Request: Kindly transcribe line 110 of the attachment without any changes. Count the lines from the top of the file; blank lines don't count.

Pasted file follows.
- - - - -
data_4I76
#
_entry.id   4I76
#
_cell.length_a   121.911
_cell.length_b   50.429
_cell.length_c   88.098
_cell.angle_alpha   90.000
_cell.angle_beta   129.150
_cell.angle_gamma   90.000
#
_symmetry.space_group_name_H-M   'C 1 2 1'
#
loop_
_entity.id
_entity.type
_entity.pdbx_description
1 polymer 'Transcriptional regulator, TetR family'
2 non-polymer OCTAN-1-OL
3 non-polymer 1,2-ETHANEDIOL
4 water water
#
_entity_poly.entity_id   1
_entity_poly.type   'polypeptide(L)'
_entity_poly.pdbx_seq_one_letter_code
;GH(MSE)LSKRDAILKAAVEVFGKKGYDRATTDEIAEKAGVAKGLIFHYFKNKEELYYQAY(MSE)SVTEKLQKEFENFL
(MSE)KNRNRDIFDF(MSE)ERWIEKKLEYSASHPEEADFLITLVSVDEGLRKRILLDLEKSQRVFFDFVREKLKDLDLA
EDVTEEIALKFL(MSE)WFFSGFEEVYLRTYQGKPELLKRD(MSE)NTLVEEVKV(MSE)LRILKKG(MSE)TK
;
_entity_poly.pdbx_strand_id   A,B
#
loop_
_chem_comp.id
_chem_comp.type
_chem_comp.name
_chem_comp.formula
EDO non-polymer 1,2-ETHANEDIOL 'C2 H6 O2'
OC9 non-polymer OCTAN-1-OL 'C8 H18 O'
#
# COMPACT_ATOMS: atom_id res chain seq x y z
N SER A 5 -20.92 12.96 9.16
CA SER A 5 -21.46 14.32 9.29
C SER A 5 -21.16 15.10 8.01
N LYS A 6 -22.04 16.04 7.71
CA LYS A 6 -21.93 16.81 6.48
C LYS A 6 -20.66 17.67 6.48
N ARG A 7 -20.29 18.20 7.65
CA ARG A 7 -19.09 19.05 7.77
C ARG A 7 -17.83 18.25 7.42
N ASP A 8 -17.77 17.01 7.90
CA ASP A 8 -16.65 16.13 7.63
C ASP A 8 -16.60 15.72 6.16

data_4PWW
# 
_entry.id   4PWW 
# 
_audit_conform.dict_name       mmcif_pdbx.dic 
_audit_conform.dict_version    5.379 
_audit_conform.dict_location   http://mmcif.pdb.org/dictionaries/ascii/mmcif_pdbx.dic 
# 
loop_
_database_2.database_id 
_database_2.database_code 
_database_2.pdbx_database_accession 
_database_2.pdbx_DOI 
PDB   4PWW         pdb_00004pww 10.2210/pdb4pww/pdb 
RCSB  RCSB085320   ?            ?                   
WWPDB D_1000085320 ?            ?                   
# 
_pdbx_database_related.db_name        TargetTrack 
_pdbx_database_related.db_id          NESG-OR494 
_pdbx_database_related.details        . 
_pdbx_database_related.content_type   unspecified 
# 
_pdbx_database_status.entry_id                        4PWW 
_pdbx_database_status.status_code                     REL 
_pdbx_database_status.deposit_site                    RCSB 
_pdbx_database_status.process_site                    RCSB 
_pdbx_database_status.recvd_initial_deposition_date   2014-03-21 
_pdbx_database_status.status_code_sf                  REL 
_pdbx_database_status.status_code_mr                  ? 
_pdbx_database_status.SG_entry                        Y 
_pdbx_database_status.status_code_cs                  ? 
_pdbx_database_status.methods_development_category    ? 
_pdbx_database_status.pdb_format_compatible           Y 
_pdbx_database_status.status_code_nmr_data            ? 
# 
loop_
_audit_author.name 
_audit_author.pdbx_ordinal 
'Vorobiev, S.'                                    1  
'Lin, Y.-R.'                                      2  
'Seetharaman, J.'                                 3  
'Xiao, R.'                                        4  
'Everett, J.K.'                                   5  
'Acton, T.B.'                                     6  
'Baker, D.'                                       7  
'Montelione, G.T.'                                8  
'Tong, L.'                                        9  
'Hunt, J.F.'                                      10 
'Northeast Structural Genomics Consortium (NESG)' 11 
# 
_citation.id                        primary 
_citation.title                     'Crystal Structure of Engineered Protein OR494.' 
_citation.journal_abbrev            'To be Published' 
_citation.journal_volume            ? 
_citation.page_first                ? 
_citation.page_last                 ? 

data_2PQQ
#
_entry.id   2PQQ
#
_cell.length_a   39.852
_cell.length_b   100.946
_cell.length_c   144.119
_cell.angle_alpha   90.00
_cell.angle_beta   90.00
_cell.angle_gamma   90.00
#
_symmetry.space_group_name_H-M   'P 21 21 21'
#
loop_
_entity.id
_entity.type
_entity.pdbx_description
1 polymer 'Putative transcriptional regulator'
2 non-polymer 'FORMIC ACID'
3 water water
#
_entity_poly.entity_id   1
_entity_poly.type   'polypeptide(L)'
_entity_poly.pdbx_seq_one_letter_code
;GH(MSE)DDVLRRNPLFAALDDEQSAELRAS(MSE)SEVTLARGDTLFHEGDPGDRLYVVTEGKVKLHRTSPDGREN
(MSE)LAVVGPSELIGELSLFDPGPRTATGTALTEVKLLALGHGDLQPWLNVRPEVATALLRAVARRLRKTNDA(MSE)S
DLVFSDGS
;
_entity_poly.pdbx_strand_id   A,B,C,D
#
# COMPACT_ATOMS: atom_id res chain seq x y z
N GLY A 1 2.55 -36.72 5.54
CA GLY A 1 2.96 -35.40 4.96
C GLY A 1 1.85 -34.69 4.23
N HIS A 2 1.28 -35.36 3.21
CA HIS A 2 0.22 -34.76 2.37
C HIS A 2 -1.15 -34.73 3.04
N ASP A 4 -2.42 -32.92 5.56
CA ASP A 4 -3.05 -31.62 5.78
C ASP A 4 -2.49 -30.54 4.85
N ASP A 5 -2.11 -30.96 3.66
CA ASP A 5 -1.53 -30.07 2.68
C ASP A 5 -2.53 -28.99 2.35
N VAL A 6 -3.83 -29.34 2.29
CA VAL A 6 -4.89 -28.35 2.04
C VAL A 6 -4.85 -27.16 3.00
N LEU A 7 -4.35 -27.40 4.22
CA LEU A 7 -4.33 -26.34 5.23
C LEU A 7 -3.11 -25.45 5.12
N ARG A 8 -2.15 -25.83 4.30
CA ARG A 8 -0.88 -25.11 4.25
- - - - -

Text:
#